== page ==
The payments you make into an IVA are based on the amount you can afford. As such they depend on the level of your income and living expenses.
- How much will you have to pay into an IVA?
- Do you have to prove what you can pay?
- Will your Payments ever change?
- What if you cannot afford monthly payments?
How much will you have to pay into an IVA?
Your IVA payments are normally based on your disposable income (sometimes known as surplus income). This is the amount you have left over from your total monthly income after your total monthly living expenses are deducted.
If your total income is £1500 and your total living expenses are £1350 your disposable income is £150 (£1500 less £1350 = £150).
You will have to pay all of your disposable income into your IVA. It is therefore critical that you calculate it accurately. You must ensure your Living Expenses Budget covers all the expenses you reasonably require including amounts for socialising and emergencies.
If your total living expenses are too low your disposable income will be artificially high. You will then struggle to maintain this payment and your IVA will be at risk of failing.
The payments you make into an IVA are not related to the amount you owe. They are entirely dependent on what you can afford. As such they differ from person to person.
Do you have to prove what you can pay into your IVA?
By accepting an IVA your creditors agree to write off the debt you cannot afford to pay back. But before they do this they need to be sure you are offering to repay the maximum you can afford.
They get this assurance from your Insolvency Practitioner (IP). Before your IP drafts your Proposal they will ask you to provide proof of your income such as copies of wage slips or tax returns (if you are self employed).
You will also have to provide proof your expenditures. As a minimum this will include 3 recent bank statements and a copy of your rent agreement or recent mortgage statement.
Will your IVA Payments ever change?
IVA payments are not fixed. If your income goes up the amount you pay into the Arrangement may also increase. You must inform your IP about any changes in your income straight away so your payments can be recalculated.
Your IVA will not be paid off faster if your payments increase. The amount you repay to your creditors will simply increase overall. The total amount of debt they write off for you will therefore reduce.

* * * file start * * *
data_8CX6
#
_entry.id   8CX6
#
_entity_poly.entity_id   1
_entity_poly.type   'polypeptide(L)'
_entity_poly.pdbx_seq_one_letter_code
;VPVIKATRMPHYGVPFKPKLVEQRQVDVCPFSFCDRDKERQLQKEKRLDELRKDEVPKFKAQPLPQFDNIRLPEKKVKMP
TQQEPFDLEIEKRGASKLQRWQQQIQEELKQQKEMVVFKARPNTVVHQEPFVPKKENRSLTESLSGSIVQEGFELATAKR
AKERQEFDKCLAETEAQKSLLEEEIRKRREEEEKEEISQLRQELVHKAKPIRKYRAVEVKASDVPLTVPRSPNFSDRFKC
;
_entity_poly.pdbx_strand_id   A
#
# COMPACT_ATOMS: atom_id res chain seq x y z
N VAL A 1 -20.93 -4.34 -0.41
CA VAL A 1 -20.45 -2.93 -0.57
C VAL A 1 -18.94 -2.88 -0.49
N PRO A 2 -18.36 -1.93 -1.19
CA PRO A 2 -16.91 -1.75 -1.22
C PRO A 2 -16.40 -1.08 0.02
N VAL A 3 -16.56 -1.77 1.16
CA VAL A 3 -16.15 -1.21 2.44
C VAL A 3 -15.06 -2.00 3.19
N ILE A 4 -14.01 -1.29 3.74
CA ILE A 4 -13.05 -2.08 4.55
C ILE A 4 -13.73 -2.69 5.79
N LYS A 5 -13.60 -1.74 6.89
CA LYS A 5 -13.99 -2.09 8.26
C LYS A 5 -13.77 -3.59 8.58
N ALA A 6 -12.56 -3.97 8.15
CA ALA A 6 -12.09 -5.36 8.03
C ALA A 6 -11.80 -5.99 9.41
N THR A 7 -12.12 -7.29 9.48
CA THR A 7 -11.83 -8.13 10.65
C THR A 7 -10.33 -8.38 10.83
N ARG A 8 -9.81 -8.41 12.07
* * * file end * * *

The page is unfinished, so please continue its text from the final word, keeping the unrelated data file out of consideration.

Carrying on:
You will not have to hand over all the extra money you are earn. Your payments will only go up by 50% of any increase in your disposable income.
If as a result of a pay rise your disposable income increases by £100/mth your payments will increase by just £50/mth. You keep the other £50 to spend how you wish.
If your income goes down or your living expenses increase it may be possible to reduce the payments you make. However this may also result in the length of the Arrangement being extended.
What of you cannot afford monthly payments?
An IVA does not have to be paid monthly. If your income fluctuates but remains constant over a three month period you could make your payments quarterly. This can be useful if you are self employed.
The lowest possible monthly payment is usually around £100. If you cannot afford this someone else could pay it for you. This person could be your spouse or partner or any other third party.
If a third party agrees to help you pay your IVA but then they stop doing so you remain liable for the outstanding debts. The liability is not passed to them.
If you cannot afford regular payments at all you could consider a full and final payment IVA. This type of Arrangement is paid off in full with a single cash lump sum. It could be used if you have been made redundant and have received a redundancy payment or a third party can pay a lump sum on your behalf.